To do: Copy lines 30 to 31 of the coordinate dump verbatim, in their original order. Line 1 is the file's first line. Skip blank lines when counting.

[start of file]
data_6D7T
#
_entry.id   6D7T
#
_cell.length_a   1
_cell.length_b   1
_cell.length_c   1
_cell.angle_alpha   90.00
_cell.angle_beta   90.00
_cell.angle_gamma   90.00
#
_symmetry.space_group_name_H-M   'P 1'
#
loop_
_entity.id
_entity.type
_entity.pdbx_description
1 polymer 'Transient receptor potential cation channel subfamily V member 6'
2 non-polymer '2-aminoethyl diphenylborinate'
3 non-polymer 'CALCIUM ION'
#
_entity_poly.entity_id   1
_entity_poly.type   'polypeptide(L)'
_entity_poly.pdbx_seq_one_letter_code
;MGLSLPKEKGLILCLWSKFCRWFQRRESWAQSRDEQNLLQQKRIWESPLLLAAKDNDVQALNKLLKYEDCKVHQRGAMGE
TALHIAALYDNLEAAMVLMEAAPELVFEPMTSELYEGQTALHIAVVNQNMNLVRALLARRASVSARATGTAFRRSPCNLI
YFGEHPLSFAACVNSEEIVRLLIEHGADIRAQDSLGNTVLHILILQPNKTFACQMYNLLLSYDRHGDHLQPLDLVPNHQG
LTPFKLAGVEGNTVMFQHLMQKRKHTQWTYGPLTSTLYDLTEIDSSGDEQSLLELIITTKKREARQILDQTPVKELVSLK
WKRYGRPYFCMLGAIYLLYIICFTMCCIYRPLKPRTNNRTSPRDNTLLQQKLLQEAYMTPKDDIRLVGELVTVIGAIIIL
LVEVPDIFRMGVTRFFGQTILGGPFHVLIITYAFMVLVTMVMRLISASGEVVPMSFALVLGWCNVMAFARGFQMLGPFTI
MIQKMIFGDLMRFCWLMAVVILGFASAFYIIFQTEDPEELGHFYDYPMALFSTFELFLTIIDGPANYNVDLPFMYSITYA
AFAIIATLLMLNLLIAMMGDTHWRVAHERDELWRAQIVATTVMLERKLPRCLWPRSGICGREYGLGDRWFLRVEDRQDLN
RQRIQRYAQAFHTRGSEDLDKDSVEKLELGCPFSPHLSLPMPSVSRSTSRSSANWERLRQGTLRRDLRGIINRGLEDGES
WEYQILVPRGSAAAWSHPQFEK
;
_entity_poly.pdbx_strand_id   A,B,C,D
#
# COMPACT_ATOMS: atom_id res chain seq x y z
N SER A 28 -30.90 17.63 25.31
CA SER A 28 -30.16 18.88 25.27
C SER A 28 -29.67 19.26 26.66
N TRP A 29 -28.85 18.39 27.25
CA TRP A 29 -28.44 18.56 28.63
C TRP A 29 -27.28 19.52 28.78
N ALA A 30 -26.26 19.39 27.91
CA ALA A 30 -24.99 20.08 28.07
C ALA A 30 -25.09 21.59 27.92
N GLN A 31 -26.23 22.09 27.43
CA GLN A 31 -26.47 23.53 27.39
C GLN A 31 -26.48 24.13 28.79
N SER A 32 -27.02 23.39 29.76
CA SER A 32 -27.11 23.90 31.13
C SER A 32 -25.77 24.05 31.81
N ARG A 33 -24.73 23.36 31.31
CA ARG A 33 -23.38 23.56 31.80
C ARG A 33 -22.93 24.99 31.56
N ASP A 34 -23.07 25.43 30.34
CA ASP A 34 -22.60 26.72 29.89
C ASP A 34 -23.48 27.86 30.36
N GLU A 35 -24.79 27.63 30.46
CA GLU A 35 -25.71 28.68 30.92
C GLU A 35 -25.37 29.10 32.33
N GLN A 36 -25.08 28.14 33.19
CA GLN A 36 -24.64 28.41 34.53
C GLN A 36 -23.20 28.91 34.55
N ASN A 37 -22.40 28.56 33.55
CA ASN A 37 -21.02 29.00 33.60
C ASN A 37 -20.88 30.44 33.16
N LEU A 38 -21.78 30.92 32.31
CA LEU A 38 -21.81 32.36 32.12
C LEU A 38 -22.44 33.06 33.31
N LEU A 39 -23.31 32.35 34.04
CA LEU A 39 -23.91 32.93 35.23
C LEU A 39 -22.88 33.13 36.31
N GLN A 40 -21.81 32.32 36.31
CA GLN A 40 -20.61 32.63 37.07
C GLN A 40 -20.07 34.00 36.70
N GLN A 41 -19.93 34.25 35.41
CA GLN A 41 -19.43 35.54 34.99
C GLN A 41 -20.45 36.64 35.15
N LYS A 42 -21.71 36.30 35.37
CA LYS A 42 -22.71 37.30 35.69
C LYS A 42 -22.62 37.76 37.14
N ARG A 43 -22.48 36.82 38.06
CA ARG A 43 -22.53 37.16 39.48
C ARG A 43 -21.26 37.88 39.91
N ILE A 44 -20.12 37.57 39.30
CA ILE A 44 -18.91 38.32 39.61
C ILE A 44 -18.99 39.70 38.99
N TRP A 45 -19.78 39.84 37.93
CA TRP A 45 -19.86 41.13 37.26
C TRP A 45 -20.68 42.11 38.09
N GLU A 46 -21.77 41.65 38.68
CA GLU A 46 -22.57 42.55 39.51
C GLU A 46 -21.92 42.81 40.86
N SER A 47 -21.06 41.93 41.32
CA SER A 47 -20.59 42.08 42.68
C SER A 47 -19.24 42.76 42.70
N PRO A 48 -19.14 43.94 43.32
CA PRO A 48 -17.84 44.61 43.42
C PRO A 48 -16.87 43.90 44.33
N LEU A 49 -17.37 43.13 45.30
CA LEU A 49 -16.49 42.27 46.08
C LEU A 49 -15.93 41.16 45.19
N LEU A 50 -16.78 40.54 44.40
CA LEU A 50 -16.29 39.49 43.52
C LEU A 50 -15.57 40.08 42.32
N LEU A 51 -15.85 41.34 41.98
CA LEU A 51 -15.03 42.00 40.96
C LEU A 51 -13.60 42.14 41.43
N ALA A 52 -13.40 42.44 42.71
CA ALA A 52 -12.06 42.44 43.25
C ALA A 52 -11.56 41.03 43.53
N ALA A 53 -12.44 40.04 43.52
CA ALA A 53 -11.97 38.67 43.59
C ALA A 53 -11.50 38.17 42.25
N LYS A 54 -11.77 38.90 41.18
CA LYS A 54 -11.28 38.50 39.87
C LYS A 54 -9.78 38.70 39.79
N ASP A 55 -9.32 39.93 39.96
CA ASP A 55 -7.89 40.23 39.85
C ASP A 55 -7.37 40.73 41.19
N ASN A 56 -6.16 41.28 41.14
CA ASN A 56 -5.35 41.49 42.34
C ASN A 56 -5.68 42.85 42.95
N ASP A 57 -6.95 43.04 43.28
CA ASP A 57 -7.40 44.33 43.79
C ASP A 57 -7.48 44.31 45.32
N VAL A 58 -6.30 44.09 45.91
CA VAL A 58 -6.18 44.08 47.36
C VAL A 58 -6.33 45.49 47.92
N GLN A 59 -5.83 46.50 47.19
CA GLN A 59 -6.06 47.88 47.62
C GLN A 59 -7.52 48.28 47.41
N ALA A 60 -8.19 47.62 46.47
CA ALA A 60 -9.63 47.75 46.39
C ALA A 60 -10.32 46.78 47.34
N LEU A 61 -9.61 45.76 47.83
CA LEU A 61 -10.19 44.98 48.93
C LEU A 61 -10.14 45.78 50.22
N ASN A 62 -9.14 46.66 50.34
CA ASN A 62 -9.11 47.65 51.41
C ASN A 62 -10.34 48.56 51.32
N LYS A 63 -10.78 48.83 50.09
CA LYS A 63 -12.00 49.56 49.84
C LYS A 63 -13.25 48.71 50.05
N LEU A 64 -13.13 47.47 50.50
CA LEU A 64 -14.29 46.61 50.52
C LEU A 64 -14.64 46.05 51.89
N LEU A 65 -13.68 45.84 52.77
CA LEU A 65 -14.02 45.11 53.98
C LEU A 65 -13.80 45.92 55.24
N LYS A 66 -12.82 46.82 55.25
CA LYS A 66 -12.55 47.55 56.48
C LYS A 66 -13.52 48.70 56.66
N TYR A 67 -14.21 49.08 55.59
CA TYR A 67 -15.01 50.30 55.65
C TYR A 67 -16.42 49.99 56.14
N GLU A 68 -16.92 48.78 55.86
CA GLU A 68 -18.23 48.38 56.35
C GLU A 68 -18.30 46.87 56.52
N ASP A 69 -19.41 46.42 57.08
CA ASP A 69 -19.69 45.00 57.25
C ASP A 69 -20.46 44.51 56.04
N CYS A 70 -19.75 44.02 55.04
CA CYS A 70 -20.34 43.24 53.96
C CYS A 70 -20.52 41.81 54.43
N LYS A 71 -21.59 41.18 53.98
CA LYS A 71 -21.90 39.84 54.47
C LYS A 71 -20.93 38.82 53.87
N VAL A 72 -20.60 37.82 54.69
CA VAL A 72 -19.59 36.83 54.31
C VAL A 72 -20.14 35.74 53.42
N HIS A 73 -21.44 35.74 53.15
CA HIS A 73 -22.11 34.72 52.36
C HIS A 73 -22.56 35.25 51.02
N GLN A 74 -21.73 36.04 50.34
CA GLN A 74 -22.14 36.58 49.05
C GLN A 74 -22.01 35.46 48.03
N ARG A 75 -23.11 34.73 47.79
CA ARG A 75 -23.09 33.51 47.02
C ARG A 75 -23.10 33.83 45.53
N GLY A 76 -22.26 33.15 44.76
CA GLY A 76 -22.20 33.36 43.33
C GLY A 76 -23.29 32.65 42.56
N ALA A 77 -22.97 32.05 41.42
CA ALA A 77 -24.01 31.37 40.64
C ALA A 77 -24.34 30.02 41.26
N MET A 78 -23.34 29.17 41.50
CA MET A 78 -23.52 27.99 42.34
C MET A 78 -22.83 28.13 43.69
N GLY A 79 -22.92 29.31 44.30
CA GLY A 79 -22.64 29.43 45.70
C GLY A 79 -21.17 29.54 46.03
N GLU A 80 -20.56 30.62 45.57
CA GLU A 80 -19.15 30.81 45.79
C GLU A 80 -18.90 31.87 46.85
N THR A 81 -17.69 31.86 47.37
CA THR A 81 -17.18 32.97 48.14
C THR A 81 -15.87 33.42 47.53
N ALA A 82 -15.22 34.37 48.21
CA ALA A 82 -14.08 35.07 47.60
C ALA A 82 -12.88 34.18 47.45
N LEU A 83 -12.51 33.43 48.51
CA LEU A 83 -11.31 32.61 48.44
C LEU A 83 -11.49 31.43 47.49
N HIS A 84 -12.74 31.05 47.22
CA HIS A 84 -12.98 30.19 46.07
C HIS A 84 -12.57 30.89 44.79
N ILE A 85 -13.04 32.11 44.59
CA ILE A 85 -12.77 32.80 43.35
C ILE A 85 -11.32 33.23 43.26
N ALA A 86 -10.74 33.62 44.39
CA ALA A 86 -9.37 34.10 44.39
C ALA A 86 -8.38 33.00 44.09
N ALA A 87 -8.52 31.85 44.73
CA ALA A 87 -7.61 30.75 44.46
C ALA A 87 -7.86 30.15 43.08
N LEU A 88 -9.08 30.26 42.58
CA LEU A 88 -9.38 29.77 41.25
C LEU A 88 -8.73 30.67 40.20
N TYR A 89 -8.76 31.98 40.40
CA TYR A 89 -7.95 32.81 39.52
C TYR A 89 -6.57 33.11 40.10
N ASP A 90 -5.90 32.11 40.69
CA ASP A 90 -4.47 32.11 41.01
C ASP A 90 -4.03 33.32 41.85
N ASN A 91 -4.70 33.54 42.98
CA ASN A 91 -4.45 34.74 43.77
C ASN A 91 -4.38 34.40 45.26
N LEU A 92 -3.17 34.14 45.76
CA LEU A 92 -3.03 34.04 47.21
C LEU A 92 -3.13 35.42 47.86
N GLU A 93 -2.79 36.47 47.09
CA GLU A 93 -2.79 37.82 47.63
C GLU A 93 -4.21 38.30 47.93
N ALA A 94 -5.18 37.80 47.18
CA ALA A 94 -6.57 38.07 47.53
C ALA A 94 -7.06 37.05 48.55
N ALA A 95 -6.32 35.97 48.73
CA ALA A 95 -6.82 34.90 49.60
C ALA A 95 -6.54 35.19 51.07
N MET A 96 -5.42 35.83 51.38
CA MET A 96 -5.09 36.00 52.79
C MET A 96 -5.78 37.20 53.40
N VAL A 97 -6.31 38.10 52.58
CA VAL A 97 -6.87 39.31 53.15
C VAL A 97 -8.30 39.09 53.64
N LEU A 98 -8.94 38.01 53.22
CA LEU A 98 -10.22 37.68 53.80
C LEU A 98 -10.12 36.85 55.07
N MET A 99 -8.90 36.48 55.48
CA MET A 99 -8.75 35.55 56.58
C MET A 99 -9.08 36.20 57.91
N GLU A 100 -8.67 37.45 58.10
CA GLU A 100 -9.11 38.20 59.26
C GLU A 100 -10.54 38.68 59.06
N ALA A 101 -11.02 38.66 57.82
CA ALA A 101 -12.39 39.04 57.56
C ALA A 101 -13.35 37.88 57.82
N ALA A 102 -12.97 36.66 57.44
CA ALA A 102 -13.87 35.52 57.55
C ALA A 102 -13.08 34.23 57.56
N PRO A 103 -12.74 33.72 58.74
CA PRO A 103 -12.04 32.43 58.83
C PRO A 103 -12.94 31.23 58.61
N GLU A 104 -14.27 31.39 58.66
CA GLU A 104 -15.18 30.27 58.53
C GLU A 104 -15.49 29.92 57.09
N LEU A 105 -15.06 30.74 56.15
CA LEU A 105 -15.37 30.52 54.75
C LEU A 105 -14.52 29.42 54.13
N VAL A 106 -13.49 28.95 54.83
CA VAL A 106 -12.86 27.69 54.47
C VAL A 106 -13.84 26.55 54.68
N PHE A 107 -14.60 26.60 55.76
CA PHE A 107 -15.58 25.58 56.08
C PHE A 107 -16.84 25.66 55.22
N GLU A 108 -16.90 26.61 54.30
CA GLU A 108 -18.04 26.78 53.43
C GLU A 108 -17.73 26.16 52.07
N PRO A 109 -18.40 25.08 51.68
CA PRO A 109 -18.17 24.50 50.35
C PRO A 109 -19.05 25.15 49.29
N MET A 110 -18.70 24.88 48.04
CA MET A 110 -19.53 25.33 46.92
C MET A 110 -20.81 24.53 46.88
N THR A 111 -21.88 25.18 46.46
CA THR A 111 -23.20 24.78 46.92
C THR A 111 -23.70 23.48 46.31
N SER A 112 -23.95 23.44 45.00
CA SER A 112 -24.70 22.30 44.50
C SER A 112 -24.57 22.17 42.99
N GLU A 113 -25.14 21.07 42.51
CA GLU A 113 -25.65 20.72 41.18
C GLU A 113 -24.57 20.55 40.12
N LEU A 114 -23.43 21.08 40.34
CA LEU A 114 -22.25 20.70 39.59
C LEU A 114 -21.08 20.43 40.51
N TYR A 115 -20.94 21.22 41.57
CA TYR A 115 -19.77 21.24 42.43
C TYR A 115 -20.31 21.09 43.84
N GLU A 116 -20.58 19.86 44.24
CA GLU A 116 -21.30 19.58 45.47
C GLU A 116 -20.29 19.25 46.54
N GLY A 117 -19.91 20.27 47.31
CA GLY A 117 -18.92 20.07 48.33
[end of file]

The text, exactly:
LVEVPDIFRMGVTRFFGQTILGGPFHVLIITYAFMVLVTMVMRLISASGEVVPMSFALVLGWCNVMAFARGFQMLGPFTI
MIQKMIFGDLMRFCWLMAVVILGFASAFYIIFQTEDPEELGHFYDYPMALFSTFELFLTIIDGPANYNVDLPFMYSITYA